Curated by: Denis Gautier
Mike Disfarmer, born Michael Meyer, documented the Depression era and wartime American rural life in Heber Springs, Arkansas. In a spare studio, using an unceremonious approach, Disfarmer created a body of portraits which are honest and unpretentious. In a time and place where few owned cameras and family was valued above all, Disfarmer captured the range of personalities living in Heber Springs. He shares their lives through images; young and old, women and men innocently wearing their pride and affections. Disfarmer's portraits of this rural community, reveal a shared bond rarely seen in contemporary society.
Taking his subjects as they presented themselves, and using a plain studio wall as his background, Mike Disfarmer made a wonderful, selfless record of a time, place and people that look something like the family values America that politicians keep fantasizing about. . . .the inclusion of many images not seen before settles the lingering issue of whether Disfarmer's talent depends on skillful post hoc editing. It doesn't: Disfarmer is the real thing, and no other rediscovered photographer of the last quarter-century--excepting E.J. Bellocq--comes close to equaling his naive genius.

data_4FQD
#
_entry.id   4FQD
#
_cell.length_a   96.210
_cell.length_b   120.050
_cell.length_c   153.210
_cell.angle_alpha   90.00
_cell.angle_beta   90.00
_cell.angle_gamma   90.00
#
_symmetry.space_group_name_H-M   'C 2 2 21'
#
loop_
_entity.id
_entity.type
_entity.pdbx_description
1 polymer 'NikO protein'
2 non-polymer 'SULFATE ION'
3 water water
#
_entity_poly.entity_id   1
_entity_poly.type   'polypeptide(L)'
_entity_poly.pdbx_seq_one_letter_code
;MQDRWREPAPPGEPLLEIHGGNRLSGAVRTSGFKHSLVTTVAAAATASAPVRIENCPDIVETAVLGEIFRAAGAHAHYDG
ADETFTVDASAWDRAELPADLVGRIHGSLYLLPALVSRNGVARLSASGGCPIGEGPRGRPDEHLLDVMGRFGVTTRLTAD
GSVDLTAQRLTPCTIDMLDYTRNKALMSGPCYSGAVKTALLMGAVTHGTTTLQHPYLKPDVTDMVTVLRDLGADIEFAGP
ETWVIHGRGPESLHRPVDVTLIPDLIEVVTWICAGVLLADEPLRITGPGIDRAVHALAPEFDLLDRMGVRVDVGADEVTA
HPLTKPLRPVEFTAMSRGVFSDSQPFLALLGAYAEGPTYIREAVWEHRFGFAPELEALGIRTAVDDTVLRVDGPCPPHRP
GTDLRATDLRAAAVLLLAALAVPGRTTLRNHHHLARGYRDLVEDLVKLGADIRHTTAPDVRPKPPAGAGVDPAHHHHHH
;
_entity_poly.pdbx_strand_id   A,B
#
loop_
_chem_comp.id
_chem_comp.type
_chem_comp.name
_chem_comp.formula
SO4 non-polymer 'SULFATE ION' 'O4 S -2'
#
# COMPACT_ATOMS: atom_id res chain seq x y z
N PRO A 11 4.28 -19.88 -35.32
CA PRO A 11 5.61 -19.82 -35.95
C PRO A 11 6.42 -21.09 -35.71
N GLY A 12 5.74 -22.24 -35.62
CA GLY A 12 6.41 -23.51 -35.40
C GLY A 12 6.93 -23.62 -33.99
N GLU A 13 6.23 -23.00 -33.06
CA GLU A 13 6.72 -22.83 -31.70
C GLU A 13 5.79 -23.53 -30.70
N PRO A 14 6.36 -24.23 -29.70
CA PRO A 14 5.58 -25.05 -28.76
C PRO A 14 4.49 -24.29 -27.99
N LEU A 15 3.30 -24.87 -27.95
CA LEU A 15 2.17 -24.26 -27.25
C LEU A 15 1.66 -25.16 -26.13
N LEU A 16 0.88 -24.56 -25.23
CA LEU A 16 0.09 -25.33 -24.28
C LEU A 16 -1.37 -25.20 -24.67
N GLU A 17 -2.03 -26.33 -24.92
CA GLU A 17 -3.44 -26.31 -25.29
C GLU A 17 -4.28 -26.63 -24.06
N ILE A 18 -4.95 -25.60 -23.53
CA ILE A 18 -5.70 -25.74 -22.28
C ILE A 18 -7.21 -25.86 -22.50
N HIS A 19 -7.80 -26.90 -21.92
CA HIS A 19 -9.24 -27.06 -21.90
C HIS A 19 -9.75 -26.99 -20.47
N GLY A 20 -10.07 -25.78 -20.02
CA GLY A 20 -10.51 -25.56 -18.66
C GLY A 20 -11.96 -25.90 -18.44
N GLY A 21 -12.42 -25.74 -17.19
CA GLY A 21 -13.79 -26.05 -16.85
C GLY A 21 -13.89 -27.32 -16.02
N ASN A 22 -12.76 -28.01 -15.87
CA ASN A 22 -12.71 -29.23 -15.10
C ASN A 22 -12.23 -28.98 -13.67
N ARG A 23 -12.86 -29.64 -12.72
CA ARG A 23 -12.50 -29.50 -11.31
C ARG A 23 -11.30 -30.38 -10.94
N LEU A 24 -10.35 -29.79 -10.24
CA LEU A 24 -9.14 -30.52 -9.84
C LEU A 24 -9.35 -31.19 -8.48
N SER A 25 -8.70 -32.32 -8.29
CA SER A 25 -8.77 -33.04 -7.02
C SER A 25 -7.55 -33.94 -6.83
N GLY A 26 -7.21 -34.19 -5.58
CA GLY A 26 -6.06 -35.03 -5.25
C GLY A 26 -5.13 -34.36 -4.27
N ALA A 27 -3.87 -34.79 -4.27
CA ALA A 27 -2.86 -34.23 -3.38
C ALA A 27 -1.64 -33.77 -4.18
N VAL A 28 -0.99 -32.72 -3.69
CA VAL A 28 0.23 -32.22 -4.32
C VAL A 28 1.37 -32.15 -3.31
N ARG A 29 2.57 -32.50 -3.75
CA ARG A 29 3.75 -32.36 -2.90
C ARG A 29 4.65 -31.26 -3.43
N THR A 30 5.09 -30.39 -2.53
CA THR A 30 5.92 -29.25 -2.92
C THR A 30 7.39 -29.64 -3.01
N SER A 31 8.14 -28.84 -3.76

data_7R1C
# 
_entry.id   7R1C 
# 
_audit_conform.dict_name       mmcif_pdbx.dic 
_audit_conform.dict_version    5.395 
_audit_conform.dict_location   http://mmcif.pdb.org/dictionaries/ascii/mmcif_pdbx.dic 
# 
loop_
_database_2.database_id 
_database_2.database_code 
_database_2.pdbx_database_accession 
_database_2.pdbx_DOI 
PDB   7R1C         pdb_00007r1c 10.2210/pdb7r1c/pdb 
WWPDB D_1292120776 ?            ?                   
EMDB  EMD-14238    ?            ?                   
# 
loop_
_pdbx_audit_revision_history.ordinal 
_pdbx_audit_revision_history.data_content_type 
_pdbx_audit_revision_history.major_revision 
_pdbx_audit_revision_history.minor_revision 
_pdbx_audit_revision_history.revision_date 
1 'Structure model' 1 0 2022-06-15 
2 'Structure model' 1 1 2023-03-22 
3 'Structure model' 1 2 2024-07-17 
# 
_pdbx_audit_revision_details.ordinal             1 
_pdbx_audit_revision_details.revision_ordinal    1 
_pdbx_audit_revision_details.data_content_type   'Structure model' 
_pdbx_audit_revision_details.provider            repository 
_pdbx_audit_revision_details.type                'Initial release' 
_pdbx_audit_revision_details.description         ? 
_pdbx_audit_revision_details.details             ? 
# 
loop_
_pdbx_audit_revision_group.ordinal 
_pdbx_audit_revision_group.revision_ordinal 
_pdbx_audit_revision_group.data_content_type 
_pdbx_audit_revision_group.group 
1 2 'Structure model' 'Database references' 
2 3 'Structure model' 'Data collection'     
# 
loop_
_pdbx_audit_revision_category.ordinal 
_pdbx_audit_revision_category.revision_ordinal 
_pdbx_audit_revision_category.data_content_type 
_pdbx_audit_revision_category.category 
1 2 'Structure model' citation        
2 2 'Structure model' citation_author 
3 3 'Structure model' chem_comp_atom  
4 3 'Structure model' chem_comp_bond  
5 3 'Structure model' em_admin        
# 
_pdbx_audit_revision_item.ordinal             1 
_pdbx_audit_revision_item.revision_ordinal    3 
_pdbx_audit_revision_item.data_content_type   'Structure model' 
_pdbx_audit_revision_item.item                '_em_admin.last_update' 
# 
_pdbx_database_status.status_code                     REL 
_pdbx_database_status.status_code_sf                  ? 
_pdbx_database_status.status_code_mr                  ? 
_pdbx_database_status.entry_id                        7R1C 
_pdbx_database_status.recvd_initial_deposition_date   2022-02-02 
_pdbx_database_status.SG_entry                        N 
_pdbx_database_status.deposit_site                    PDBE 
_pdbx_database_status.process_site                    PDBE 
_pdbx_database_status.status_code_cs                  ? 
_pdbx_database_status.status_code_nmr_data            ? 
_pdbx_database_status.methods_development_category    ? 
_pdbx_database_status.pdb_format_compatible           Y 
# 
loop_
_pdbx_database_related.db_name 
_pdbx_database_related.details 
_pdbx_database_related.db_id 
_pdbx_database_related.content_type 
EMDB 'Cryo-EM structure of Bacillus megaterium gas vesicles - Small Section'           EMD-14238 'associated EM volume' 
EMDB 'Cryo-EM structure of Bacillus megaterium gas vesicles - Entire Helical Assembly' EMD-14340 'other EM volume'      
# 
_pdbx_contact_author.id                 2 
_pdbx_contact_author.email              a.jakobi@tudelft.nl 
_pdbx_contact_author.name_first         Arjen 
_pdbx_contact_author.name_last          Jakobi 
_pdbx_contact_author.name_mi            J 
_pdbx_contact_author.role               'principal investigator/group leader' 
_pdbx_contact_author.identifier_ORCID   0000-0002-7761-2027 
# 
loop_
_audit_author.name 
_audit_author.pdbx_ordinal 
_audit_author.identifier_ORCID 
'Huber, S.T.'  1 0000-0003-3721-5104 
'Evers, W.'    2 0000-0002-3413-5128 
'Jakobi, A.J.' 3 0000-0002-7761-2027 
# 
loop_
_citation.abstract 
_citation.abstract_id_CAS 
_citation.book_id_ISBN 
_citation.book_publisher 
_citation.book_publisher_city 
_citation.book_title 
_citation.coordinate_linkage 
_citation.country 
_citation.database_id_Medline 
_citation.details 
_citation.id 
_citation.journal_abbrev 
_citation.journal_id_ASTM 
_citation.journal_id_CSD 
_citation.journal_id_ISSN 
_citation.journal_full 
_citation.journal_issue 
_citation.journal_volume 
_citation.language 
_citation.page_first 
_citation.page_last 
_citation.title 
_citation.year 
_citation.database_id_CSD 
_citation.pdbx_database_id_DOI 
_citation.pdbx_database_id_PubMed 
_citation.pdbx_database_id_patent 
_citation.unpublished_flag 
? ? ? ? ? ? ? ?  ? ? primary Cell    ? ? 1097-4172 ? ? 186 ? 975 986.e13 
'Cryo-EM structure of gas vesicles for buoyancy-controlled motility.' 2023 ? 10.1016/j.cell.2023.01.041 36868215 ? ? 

—Andy Grundberg, New York Times Book Review
Works in the exhibition on loan from the Arkansas Arts Center.
Saturday, May 12, 2 pm | Lecture by Seattle curator, writer and professor Rod Slemmons on the work of Seydou Keita and Mike Disfarmer.